Those views were echoed by fellow protester (and recycler/EarthShip resident) Paula Kinzer, who pointed to a site called that talks of billions of dollars in wasteful federal spending that harm the environment.

After similar protests in 1999 and 2000, Silver and his fellow fee protesters took a break last year. Kinzer explained, “That’s because legislation (to make the demonstration fees permanent) was not supposed to come up until 2004.” Instead, a powerful GOP congressman’s upcoming retirement prompted a push this year – right now, in fact.

To protesters like Kinzer, the fees are a symbol of an agency bent on destroying many forests’ tranquil nature by opening up more and more to motorized vehicles. “We already have plenty of places where motorized vehicles are welcome,” she said.

One of the protest signs: “Mining fee: $2.50 – hiking permit, $25” – also strikes at a message the fee foes stress – that corporations are allowed to plunder public lands without paying royalties back to the public, and have a far greater impact on the land then the hikers – and taxpayers – now being asked, unfairly they believe, to shoulder more of the burden.

“Commercial users are not paying their fair share, based on their impact,” Kinzer said.

Forest Service notes that half its sites charge no fee, amid doubled recreation use

Amid the cheers for cars and big rigs that honked in support were the signs: “We are not customers,” “No timber subsidies = no user fee,” and the like.

Watching the activity from the nearby forest headquarters was Margot Buchholz, a local agency spokeswoman, who said the protesters had caused no real problems but that police came by a few times, making sure they stayed off the highway itself (which has no sidewalks but is due for a big four-lane widening project in coming months.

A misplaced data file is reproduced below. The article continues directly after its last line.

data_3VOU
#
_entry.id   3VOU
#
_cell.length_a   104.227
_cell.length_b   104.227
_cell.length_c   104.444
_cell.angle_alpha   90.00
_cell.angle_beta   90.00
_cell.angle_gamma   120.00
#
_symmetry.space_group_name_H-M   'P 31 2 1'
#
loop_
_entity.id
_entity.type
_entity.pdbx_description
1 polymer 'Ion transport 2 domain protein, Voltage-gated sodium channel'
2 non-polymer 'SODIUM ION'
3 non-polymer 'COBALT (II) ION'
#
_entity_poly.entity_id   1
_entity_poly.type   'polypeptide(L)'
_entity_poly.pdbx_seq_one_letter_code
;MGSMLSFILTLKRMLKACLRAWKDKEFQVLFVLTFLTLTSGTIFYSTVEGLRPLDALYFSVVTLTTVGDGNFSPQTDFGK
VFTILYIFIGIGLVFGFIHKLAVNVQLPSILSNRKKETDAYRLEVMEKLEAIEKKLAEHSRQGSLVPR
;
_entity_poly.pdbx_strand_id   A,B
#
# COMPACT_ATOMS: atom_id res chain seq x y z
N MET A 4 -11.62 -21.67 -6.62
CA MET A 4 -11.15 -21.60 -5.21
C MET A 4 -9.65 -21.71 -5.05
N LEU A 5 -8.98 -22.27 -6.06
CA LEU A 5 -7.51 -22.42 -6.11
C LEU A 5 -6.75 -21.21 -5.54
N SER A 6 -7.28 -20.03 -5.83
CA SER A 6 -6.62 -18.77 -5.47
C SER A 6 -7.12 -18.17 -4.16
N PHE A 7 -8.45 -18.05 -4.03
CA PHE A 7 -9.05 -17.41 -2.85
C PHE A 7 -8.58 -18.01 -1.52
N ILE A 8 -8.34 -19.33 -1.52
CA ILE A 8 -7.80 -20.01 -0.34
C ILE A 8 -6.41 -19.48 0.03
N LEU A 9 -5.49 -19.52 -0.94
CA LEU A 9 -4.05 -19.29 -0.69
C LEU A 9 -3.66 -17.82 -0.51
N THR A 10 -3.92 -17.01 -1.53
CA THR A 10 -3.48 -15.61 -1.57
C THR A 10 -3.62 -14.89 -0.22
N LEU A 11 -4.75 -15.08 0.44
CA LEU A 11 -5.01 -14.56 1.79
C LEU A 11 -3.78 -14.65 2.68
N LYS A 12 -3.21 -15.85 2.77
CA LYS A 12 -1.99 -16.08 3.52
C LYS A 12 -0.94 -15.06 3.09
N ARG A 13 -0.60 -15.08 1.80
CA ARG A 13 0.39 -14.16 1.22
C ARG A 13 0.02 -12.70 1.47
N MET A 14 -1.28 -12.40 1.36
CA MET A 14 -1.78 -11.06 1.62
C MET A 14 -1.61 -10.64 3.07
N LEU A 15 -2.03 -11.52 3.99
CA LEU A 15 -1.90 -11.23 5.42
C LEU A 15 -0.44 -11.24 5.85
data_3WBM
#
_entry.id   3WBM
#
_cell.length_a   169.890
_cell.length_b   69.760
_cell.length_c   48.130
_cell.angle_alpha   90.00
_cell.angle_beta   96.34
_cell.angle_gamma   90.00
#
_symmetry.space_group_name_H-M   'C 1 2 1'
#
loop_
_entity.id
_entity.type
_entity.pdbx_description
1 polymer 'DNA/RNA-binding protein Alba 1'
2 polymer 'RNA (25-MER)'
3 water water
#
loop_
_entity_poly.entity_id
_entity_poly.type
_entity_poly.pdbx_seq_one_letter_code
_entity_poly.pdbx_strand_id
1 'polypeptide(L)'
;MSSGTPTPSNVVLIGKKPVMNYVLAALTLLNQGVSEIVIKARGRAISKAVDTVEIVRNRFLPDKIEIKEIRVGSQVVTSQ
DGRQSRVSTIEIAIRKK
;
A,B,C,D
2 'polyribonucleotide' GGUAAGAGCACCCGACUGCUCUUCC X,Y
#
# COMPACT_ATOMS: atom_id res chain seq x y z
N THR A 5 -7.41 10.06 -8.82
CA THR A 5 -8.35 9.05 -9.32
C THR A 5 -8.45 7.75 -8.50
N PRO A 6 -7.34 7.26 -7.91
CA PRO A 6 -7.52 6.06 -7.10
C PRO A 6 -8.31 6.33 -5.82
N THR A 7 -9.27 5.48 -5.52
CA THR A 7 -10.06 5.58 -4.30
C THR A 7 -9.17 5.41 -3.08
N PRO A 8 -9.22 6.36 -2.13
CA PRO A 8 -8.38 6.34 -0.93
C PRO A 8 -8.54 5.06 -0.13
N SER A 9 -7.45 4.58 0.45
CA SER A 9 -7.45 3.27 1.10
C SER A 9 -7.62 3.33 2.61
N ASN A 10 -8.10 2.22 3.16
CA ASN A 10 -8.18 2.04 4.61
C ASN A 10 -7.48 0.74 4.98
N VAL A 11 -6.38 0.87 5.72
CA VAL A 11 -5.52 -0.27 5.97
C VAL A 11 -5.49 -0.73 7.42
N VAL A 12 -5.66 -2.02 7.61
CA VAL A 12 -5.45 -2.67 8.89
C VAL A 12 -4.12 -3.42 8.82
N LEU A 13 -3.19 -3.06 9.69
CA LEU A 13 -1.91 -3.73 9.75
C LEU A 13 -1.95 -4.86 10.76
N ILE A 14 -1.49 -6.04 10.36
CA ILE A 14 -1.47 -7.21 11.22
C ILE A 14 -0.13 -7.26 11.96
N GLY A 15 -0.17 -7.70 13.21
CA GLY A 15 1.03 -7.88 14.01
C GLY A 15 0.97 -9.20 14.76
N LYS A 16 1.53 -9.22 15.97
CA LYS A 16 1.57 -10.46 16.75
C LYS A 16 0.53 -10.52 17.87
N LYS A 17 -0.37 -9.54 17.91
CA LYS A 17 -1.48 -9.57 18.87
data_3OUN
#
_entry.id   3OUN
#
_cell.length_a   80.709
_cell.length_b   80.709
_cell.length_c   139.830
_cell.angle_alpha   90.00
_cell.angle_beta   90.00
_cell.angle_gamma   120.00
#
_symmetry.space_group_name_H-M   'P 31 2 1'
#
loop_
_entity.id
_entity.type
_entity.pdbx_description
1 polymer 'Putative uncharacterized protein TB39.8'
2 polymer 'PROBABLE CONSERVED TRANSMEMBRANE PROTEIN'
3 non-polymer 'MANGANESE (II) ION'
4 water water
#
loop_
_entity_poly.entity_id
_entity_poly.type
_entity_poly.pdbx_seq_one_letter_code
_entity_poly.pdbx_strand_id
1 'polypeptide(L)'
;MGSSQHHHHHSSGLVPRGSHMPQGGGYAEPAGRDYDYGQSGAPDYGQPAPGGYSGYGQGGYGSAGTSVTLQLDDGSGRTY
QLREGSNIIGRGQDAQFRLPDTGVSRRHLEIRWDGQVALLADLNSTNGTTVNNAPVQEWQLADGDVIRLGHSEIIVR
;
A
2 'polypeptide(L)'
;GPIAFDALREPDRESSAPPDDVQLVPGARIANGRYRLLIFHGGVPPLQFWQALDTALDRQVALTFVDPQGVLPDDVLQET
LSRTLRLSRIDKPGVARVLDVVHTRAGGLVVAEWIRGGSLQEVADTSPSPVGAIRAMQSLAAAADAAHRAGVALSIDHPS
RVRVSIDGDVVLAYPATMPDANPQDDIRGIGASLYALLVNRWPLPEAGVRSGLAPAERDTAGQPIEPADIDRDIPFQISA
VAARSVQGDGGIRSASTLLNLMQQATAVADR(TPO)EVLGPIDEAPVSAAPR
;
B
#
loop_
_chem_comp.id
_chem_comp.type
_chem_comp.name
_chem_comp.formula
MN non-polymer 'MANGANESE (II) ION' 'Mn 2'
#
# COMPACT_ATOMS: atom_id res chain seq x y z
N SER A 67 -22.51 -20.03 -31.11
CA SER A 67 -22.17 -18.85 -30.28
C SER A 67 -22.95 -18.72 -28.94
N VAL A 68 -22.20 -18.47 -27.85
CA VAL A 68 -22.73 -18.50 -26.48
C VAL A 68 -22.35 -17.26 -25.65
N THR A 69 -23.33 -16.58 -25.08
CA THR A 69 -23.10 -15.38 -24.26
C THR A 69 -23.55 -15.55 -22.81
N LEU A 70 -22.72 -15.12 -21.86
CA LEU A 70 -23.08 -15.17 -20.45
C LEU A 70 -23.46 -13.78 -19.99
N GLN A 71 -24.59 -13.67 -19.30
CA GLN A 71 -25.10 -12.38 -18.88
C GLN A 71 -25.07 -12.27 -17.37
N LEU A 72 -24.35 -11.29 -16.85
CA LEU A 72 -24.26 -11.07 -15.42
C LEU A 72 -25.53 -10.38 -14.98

“Fifty percent of our recreation sites have no fee,” Buchholz said, so the fees are focused on “places where people are using it more, and they need to have things like a restroom.”

“Recreation use has doubled in the past 10 years – hikers, and not just RVers,” she said. “We need that resource to maintain the health of the forest. Even the trails have to be cleared of trees that fall in the winter.” And Buchholz said even the current fees “don’t come anywhere near to covering the costs” of that increased usage.

While fees for boat ramps and campgrounds and the like go back far longer than the recent debate, the charge for using trails has been the lightning rod that has ignited fierce debate.

“Fees are really being applied … where there are already facilities,” Buchholz said. “There’s still a lot of places where people can go” where fees aren’t assessed.